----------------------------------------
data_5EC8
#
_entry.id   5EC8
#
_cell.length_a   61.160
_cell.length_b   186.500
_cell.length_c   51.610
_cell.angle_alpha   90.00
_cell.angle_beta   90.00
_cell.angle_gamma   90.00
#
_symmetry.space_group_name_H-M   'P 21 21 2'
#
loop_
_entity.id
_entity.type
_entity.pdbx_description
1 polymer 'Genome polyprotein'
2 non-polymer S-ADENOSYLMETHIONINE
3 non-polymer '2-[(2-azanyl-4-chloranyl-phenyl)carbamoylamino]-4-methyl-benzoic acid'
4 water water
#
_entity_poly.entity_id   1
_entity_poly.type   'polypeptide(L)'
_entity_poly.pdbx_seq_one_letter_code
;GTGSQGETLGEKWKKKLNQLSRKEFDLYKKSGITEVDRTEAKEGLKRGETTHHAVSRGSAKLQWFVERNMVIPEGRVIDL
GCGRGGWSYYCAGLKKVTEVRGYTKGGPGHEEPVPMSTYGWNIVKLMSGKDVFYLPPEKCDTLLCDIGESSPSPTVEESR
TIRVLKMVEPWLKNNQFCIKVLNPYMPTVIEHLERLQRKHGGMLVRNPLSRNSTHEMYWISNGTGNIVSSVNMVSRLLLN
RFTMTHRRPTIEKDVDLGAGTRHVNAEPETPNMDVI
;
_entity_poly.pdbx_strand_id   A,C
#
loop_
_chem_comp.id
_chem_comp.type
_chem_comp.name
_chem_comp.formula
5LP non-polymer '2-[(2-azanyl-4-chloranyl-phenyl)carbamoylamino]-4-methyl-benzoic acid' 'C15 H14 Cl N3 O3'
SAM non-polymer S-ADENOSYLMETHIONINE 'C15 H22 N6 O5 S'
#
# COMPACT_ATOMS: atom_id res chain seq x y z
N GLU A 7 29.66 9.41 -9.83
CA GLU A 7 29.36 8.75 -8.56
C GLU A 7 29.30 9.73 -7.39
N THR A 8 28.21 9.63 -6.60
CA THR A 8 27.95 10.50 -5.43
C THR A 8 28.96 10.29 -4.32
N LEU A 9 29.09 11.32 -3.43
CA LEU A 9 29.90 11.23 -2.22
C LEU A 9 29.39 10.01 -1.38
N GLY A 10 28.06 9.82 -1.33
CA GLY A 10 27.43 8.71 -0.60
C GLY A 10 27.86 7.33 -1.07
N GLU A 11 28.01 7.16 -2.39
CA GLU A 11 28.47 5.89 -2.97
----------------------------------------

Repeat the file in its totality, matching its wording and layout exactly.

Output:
data_5EC8
#
_entry.id   5EC8
#
_cell.length_a   61.160
_cell.length_b   186.500
_cell.length_c   51.610
_cell.angle_alpha   90.00
_cell.angle_beta   90.00
_cell.angle_gamma   90.00
#
_symmetry.space_group_name_H-M   'P 21 21 2'
#
loop_
_entity.id
_entity.type
_entity.pdbx_description
1 polymer 'Genome polyprotein'
2 non-polymer S-ADENOSYLMETHIONINE
3 non-polymer '2-[(2-azanyl-4-chloranyl-phenyl)carbamoylamino]-4-methyl-benzoic acid'
4 water water
#
_entity_poly.entity_id   1
_entity_poly.type   'polypeptide(L)'
_entity_poly.pdbx_seq_one_letter_code
;GTGSQGETLGEKWKKKLNQLSRKEFDLYKKSGITEVDRTEAKEGLKRGETTHHAVSRGSAKLQWFVERNMVIPEGRVIDL
GCGRGGWSYYCAGLKKVTEVRGYTKGGPGHEEPVPMSTYGWNIVKLMSGKDVFYLPPEKCDTLLCDIGESSPSPTVEESR
TIRVLKMVEPWLKNNQFCIKVLNPYMPTVIEHLERLQRKHGGMLVRNPLSRNSTHEMYWISNGTGNIVSSVNMVSRLLLN
RFTMTHRRPTIEKDVDLGAGTRHVNAEPETPNMDVI
;
_entity_poly.pdbx_strand_id   A,C
#
loop_
_chem_comp.id
_chem_comp.type
_chem_comp.name
_chem_comp.formula
5LP non-polymer '2-[(2-azanyl-4-chloranyl-phenyl)carbamoylamino]-4-methyl-benzoic acid' 'C15 H14 Cl N3 O3'
SAM non-polymer S-ADENOSYLMETHIONINE 'C15 H22 N6 O5 S'
#
# COMPACT_ATOMS: atom_id res chain seq x y z
N GLU A 7 29.66 9.41 -9.83
CA GLU A 7 29.36 8.75 -8.56
C GLU A 7 29.30 9.73 -7.39
N THR A 8 28.21 9.63 -6.60
CA THR A 8 27.95 10.50 -5.43
C THR A 8 28.96 10.29 -4.32
N LEU A 9 29.09 11.32 -3.43
CA LEU A 9 29.90 11.23 -2.22
C LEU A 9 29.39 10.01 -1.38
N GLY A 10 28.06 9.82 -1.33
CA GLY A 10 27.43 8.71 -0.60
C GLY A 10 27.86 7.33 -1.07
N GLU A 11 28.01 7.16 -2.39
CA GLU A 11 28.47 5.89 -2.97